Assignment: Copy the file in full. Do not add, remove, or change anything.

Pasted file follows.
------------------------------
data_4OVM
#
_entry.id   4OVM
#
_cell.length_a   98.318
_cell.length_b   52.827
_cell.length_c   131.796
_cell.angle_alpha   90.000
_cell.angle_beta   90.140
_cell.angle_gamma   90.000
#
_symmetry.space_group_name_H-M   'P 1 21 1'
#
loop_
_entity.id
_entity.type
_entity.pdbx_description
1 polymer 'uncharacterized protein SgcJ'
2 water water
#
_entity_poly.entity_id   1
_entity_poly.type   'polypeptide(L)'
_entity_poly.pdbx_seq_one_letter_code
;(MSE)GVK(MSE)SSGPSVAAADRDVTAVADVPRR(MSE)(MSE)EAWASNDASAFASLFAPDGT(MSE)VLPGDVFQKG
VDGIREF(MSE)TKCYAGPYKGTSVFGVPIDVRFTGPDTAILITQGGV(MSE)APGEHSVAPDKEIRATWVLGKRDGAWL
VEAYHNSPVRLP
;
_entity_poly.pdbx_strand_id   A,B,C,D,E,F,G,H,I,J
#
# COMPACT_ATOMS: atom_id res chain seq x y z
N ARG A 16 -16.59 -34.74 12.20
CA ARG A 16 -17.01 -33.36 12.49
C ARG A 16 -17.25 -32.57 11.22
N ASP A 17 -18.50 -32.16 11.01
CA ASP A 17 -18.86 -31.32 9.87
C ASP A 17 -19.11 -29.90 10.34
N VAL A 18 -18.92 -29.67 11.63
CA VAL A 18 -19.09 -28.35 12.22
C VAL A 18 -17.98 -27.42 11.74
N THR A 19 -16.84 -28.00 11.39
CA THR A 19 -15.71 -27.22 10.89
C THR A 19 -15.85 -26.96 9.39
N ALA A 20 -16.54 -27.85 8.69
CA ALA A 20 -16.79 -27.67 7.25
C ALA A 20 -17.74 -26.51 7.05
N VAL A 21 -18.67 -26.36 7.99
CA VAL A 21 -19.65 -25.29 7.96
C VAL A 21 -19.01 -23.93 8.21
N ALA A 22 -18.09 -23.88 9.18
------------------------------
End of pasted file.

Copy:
data_4OVM
#
_entry.id   4OVM
#
_cell.length_a   98.318
_cell.length_b   52.827
_cell.length_c   131.796
_cell.angle_alpha   90.000
_cell.angle_beta   90.140
_cell.angle_gamma   90.000
#
_symmetry.space_group_name_H-M   'P 1 21 1'
#
loop_
_entity.id
_entity.type
_entity.pdbx_description
1 polymer 'uncharacterized protein SgcJ'
2 water water
#
_entity_poly.entity_id   1
_entity_poly.type   'polypeptide(L)'
_entity_poly.pdbx_seq_one_letter_code
;(MSE)GVK(MSE)SSGPSVAAADRDVTAVADVPRR(MSE)(MSE)EAWASNDASAFASLFAPDGT(MSE)VLPGDVFQKG
VDGIREF(MSE)TKCYAGPYKGTSVFGVPIDVRFTGPDTAILITQGGV(MSE)APGEHSVAPDKEIRATWVLGKRDGAWL
VEAYHNSPVRLP
;
_entity_poly.pdbx_strand_id   A,B,C,D,E,F,G,H,I,J
#
# COMPACT_ATOMS: atom_id res chain seq x y z
N ARG A 16 -16.59 -34.74 12.20
CA ARG A 16 -17.01 -33.36 12.49
C ARG A 16 -17.25 -32.57 11.22
N ASP A 17 -18.50 -32.16 11.01
CA ASP A 17 -18.86 -31.32 9.87
C ASP A 17 -19.11 -29.90 10.34
N VAL A 18 -18.92 -29.67 11.63
CA VAL A 18 -19.09 -28.35 12.22
C VAL A 18 -17.98 -27.42 11.74
N THR A 19 -16.84 -28.00 11.39
CA THR A 19 -15.71 -27.22 10.89
C THR A 19 -15.85 -26.96 9.39
N ALA A 20 -16.54 -27.85 8.69
CA ALA A 20 -16.79 -27.67 7.25
C ALA A 20 -17.74 -26.51 7.05
N VAL A 21 -18.67 -26.36 7.99
CA VAL A 21 -19.65 -25.29 7.96
C VAL A 21 -19.01 -23.93 8.21
N ALA A 22 -18.09 -23.88 9.18